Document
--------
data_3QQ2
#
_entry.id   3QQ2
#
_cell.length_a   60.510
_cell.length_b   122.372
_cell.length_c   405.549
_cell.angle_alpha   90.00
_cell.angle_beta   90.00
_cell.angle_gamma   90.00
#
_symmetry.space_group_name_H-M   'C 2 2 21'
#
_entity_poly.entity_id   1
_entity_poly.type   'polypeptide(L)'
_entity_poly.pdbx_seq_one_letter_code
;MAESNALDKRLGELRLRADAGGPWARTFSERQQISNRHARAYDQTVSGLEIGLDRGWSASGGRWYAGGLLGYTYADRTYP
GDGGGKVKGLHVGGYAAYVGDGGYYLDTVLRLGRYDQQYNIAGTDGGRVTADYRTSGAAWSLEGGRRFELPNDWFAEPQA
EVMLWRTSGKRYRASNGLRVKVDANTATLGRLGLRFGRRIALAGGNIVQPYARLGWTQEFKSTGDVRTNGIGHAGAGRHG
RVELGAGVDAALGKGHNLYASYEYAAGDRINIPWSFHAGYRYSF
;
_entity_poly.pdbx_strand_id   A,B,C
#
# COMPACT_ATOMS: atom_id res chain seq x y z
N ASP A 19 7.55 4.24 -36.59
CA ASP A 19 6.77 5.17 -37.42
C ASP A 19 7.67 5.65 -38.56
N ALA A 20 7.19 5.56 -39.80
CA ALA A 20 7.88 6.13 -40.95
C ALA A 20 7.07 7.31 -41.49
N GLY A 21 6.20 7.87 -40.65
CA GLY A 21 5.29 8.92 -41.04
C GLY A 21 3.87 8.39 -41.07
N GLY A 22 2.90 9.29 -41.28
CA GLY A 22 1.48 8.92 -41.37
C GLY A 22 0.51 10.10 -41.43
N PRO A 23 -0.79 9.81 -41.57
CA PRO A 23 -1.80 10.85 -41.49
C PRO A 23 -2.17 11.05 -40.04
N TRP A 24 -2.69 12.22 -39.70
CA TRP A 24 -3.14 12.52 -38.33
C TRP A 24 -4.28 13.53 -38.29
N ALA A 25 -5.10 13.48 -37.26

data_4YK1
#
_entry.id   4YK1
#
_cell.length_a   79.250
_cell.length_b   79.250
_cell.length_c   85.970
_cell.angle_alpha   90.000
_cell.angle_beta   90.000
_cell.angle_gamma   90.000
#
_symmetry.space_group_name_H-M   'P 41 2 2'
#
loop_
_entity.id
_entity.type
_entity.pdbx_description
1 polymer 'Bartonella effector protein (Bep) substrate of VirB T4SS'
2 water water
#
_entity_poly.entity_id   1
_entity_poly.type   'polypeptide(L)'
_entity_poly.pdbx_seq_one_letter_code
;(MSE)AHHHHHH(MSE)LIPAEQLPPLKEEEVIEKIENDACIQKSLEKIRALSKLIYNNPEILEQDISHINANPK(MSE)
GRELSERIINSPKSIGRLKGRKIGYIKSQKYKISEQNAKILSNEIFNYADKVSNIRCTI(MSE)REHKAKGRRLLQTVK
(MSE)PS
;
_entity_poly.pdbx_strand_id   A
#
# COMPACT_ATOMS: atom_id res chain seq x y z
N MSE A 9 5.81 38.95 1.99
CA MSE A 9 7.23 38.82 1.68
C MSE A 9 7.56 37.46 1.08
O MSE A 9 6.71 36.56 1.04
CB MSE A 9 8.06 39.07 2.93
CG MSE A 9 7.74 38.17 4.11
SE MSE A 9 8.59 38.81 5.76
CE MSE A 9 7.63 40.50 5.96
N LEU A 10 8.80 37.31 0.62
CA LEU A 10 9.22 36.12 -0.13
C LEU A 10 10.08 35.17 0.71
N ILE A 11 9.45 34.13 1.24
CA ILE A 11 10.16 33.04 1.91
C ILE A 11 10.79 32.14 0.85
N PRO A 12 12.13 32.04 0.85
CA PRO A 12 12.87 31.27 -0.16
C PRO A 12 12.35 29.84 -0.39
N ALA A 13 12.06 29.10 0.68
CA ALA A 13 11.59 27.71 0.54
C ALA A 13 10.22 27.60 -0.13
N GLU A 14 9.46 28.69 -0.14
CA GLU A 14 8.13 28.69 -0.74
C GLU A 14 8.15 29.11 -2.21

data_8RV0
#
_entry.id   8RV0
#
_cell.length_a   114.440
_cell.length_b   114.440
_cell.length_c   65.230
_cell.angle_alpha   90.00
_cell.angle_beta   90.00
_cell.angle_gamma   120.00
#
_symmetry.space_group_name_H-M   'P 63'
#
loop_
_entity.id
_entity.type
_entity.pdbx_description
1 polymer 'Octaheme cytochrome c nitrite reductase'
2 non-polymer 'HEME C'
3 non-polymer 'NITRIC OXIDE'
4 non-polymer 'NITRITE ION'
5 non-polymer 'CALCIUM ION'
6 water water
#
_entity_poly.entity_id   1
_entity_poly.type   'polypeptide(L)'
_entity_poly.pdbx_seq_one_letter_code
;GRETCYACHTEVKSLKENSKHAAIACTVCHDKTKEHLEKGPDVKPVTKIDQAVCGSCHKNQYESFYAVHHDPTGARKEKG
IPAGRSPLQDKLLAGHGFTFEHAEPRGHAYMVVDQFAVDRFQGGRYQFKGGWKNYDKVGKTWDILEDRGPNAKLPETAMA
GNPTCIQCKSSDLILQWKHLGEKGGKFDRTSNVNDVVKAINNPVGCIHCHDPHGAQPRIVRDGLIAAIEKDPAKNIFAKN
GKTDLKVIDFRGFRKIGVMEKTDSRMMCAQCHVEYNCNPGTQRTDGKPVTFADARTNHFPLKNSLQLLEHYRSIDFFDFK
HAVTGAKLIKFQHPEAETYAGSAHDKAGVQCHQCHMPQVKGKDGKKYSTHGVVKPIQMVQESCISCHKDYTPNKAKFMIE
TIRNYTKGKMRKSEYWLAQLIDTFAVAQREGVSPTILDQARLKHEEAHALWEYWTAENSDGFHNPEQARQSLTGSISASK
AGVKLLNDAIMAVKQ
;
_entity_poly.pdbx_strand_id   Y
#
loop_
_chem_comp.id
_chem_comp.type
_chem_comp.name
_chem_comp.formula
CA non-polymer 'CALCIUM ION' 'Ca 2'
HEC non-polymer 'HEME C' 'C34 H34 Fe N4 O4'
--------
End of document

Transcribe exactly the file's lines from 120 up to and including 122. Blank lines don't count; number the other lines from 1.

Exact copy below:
#
_entity_poly.entity_id   1
_entity_poly.type   'polypeptide(L)'